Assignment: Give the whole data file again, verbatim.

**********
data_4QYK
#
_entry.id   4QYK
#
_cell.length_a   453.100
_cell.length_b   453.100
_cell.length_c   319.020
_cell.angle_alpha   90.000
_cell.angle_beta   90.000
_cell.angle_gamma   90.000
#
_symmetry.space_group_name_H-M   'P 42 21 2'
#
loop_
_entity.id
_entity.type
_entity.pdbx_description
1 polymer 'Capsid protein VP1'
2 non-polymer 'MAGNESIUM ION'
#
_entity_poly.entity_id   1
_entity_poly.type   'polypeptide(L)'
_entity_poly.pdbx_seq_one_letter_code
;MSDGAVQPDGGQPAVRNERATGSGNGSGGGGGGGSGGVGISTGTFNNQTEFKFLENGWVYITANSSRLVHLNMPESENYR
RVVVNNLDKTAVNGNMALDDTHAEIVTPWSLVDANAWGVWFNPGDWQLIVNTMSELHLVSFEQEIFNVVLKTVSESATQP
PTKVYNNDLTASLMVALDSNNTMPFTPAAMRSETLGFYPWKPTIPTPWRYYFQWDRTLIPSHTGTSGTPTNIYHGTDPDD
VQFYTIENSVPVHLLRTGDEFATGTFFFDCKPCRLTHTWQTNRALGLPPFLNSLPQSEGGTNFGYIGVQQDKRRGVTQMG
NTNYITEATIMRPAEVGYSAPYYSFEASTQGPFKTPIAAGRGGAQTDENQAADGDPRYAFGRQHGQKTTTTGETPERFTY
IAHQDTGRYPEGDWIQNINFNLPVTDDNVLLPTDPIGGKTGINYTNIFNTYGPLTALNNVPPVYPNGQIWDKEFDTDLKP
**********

data_4QYK
#
_entry.id   4QYK
#
_cell.length_a   453.100
_cell.length_b   453.100
_cell.length_c   319.020
_cell.angle_alpha   90.000
_cell.angle_beta   90.000
_cell.angle_gamma   90.000
#
_symmetry.space_group_name_H-M   'P 42 21 2'
#
loop_
_entity.id
_entity.type
_entity.pdbx_description
1 polymer 'Capsid protein VP1'
2 non-polymer 'MAGNESIUM ION'
#
_entity_poly.entity_id   1
_entity_poly.type   'polypeptide(L)'
_entity_poly.pdbx_seq_one_letter_code
;MSDGAVQPDGGQPAVRNERATGSGNGSGGGGGGGSGGVGISTGTFNNQTEFKFLENGWVYITANSSRLVHLNMPESENYR
RVVVNNLDKTAVNGNMALDDTHAEIVTPWSLVDANAWGVWFNPGDWQLIVNTMSELHLVSFEQEIFNVVLKTVSESATQP
PTKVYNNDLTASLMVALDSNNTMPFTPAAMRSETLGFYPWKPTIPTPWRYYFQWDRTLIPSHTGTSGTPTNIYHGTDPDD
VQFYTIENSVPVHLLRTGDEFATGTFFFDCKPCRLTHTWQTNRALGLPPFLNSLPQSEGGTNFGYIGVQQDKRRGVTQMG
NTNYITEATIMRPAEVGYSAPYYSFEASTQGPFKTPIAAGRGGAQTDENQAADGDPRYAFGRQHGQKTTTTGETPERFTY
IAHQDTGRYPEGDWIQNINFNLPVTDDNVLLPTDPIGGKTGINYTNIFNTYGPLTALNNVPPVYPNGQIWDKEFDTDLKP